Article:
As more and more consumers check out a product in the store before returning home to buy it online, retailers are searching for a way to stop this trend.
A recent survey, cited in an article on Marketing Magazine’s website, found that two-thirds of Australian shoppers treat the store like a “showroom.” Only 69 percent of these shoppers talked to a store salesperson before buying the product online. About 9 percent of customers “showroom” regularly.
These respondents cite poor customer service as the top reason they don’t shop in-store: 43 percent responded that they experienced long lines at registers; 32 percent said they couldn’t find an employee when they needed help, 43 percent have seen witnessed employees talking on mobile phones while at work, 21 percent say that store employees are not knowledgeable about the product.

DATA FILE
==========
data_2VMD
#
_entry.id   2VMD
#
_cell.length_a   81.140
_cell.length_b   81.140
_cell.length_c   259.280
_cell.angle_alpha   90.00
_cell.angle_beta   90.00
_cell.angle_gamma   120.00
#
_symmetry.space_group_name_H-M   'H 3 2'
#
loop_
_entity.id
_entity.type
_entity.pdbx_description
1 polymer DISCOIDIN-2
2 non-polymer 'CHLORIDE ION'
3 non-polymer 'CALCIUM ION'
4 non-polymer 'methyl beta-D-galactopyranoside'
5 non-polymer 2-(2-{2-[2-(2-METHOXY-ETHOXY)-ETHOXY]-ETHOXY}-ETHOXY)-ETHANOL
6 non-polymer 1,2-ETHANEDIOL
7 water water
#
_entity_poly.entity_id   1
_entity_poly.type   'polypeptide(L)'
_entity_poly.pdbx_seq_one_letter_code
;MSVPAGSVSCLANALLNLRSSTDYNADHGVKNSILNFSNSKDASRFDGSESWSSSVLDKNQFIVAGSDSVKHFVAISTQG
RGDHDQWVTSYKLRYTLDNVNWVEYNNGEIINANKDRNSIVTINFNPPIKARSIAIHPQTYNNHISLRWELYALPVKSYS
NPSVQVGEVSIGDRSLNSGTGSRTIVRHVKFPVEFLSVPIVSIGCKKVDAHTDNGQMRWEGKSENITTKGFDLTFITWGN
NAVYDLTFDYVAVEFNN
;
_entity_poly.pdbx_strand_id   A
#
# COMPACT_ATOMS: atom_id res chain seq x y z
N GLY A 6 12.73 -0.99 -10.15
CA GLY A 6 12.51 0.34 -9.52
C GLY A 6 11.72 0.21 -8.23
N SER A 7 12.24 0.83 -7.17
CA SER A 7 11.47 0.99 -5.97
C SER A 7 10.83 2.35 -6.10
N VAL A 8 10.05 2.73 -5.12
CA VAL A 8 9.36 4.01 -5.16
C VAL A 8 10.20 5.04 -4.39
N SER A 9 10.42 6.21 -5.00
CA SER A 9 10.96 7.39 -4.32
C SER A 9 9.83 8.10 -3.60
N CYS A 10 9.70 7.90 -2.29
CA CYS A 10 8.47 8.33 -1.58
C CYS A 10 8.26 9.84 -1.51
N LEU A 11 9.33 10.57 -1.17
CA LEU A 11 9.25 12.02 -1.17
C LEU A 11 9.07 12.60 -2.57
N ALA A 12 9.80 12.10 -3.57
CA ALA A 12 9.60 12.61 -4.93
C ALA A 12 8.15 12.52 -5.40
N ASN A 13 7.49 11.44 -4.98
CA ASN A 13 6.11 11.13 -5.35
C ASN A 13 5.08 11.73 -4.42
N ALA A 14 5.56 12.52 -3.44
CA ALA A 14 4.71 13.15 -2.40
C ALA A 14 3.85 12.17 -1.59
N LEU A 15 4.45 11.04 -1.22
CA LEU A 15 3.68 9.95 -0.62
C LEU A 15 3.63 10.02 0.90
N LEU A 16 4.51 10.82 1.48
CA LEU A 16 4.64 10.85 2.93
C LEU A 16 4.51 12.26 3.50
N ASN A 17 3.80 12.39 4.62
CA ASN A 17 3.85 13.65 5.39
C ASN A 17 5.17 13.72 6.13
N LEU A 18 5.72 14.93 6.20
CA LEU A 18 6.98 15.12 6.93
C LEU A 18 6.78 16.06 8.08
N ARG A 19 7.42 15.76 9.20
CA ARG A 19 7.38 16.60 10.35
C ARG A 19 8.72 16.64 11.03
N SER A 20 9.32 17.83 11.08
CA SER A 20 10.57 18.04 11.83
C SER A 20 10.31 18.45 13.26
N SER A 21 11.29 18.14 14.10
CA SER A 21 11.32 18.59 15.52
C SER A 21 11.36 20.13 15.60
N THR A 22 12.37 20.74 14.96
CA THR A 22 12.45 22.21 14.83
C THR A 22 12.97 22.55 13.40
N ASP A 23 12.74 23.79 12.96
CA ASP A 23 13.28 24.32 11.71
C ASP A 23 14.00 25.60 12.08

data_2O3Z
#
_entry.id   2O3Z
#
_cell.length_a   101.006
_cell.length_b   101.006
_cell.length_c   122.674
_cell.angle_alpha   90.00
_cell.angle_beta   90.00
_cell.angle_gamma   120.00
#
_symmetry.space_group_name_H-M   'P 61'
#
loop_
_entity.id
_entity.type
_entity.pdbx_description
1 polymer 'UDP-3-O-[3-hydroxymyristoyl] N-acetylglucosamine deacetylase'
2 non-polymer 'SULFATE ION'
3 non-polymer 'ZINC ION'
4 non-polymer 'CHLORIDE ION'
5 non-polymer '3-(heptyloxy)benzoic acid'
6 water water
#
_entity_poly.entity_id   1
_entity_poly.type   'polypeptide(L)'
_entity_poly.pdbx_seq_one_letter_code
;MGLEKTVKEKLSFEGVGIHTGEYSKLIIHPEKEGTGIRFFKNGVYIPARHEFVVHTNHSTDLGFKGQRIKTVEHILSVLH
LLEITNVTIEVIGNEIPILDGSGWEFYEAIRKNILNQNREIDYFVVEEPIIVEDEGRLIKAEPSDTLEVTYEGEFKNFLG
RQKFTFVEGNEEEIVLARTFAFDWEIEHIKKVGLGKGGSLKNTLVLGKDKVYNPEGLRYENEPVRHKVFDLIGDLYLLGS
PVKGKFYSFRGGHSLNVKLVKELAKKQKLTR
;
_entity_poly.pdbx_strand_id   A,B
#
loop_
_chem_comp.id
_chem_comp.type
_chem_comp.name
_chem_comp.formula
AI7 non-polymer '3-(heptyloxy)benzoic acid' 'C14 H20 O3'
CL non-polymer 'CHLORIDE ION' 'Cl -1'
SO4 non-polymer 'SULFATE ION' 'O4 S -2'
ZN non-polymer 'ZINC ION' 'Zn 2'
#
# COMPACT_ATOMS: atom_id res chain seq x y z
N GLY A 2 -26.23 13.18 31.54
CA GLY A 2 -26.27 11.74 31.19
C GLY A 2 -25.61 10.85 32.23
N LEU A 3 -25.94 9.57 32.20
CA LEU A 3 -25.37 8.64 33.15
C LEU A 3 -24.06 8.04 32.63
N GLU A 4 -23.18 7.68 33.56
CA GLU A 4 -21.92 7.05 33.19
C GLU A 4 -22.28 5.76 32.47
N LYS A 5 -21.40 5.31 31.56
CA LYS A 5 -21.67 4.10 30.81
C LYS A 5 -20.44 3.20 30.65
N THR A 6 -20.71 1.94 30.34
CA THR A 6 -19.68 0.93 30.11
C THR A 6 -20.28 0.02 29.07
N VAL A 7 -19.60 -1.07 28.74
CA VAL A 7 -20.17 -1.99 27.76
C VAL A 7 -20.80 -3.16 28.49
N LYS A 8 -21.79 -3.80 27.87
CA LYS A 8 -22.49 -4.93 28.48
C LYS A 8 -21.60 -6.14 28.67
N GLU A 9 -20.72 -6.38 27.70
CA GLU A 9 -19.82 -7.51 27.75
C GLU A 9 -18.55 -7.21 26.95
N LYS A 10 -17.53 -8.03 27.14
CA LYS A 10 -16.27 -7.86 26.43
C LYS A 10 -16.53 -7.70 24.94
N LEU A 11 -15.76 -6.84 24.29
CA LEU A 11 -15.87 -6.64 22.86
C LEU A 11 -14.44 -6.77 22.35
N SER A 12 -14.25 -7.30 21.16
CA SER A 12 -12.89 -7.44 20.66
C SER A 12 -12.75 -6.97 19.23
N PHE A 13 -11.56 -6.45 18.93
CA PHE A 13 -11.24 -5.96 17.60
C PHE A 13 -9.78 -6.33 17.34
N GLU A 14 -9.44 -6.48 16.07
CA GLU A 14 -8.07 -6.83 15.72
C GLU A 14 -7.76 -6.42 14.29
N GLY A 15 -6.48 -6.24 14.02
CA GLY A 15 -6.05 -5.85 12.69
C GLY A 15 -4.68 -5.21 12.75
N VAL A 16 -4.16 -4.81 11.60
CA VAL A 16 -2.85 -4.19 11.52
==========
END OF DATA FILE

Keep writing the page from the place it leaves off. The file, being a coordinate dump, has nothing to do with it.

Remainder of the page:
But 65 percent in the survey said they would shop in-store if the service was better.
The shopping experience needs to be the same online, in the store or when shopping by catalog. Retailers need to have a consistent shopping experience on their websites and in their stores.
To deter “showrooming,” it comes down to educating your staff. Most serious shoppers want some sort of advice. Very few of them want to be left alone. If they’re going to buy something, they want to talk to someone. If sales staff are able to use technology and look up info and give it to the shopper right on the sales floor, they can capture more sales.
Source: Marketing Magazine, June 2012